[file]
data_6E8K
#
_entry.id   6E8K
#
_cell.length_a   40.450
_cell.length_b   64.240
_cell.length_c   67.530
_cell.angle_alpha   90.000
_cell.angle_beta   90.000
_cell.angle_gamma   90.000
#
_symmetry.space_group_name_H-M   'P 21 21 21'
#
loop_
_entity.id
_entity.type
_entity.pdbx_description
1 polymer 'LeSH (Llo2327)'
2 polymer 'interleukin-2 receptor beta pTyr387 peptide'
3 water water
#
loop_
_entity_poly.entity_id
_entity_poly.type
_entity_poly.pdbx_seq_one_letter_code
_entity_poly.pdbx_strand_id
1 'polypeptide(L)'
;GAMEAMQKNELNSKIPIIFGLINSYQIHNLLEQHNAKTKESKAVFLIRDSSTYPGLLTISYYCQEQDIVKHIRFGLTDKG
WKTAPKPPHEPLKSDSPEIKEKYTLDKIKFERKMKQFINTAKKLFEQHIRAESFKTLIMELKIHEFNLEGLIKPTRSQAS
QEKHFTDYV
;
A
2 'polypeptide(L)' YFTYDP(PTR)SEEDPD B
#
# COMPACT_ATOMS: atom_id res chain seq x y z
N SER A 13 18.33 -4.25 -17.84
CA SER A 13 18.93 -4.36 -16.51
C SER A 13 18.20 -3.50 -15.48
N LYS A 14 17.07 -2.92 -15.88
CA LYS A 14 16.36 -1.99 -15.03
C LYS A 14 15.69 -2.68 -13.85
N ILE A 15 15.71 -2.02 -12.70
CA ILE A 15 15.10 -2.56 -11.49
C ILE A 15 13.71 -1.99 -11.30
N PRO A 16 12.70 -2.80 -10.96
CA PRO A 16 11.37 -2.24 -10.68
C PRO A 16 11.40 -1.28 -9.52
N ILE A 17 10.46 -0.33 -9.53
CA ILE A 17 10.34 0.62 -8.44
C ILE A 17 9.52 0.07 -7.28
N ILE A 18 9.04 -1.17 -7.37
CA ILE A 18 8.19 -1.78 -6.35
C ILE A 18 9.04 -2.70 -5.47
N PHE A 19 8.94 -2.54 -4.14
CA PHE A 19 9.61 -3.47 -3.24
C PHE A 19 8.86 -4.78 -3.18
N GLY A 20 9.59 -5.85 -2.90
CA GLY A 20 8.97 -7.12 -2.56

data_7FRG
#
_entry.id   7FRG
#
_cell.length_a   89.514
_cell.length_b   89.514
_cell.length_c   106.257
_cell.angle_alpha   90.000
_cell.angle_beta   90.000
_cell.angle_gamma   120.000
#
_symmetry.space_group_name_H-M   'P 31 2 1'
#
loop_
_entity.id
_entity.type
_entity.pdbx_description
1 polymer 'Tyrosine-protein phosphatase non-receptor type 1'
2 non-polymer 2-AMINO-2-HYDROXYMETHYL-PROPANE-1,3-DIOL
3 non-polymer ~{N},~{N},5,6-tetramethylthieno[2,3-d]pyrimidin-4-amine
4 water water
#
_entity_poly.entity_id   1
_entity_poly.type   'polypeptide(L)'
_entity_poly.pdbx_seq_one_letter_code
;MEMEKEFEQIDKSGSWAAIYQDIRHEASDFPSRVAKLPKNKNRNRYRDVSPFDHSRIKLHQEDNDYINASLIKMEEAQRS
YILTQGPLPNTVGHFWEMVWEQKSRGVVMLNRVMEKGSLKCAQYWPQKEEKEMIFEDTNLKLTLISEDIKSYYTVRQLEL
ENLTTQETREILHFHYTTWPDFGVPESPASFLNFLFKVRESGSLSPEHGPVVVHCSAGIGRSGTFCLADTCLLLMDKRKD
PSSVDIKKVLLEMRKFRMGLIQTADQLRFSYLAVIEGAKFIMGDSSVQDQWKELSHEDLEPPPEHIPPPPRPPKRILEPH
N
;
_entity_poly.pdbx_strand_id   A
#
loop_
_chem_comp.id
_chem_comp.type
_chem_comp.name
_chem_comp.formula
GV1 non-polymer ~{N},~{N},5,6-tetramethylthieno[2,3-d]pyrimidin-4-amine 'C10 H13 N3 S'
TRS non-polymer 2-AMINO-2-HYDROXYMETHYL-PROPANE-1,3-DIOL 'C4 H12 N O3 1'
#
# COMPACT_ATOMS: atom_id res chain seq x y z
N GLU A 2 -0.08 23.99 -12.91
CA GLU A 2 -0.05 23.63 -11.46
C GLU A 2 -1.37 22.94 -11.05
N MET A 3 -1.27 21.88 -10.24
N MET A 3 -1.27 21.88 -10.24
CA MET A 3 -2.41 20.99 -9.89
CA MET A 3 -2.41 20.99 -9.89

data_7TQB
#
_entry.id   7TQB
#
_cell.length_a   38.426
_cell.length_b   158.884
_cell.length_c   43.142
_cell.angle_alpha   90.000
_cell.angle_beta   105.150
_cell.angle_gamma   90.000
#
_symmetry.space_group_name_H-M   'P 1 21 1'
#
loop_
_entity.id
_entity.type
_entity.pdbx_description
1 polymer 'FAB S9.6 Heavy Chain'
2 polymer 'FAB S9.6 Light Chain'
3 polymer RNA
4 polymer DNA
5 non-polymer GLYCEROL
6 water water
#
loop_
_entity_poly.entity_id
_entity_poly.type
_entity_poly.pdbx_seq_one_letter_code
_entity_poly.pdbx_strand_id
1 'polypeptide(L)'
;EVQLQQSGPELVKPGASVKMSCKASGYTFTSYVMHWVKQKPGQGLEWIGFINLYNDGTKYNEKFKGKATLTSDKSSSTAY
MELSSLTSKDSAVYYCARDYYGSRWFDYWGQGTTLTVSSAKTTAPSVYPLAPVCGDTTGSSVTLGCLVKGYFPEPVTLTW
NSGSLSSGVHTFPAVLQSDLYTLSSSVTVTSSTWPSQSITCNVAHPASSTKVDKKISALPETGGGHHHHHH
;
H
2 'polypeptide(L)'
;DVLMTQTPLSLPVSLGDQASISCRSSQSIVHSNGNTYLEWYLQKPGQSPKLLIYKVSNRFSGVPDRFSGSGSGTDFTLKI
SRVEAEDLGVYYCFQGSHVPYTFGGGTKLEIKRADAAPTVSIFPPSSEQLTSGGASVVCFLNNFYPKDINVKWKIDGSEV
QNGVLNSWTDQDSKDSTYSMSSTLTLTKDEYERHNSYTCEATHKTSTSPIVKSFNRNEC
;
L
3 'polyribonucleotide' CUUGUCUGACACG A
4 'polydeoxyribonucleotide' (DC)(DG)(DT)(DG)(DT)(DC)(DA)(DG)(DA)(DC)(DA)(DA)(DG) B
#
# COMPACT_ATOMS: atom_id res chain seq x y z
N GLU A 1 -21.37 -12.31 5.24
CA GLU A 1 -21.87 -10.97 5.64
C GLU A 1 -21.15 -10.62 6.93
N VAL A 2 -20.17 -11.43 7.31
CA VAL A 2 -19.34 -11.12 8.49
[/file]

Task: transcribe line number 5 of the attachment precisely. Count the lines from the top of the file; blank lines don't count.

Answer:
_cell.length_a   40.450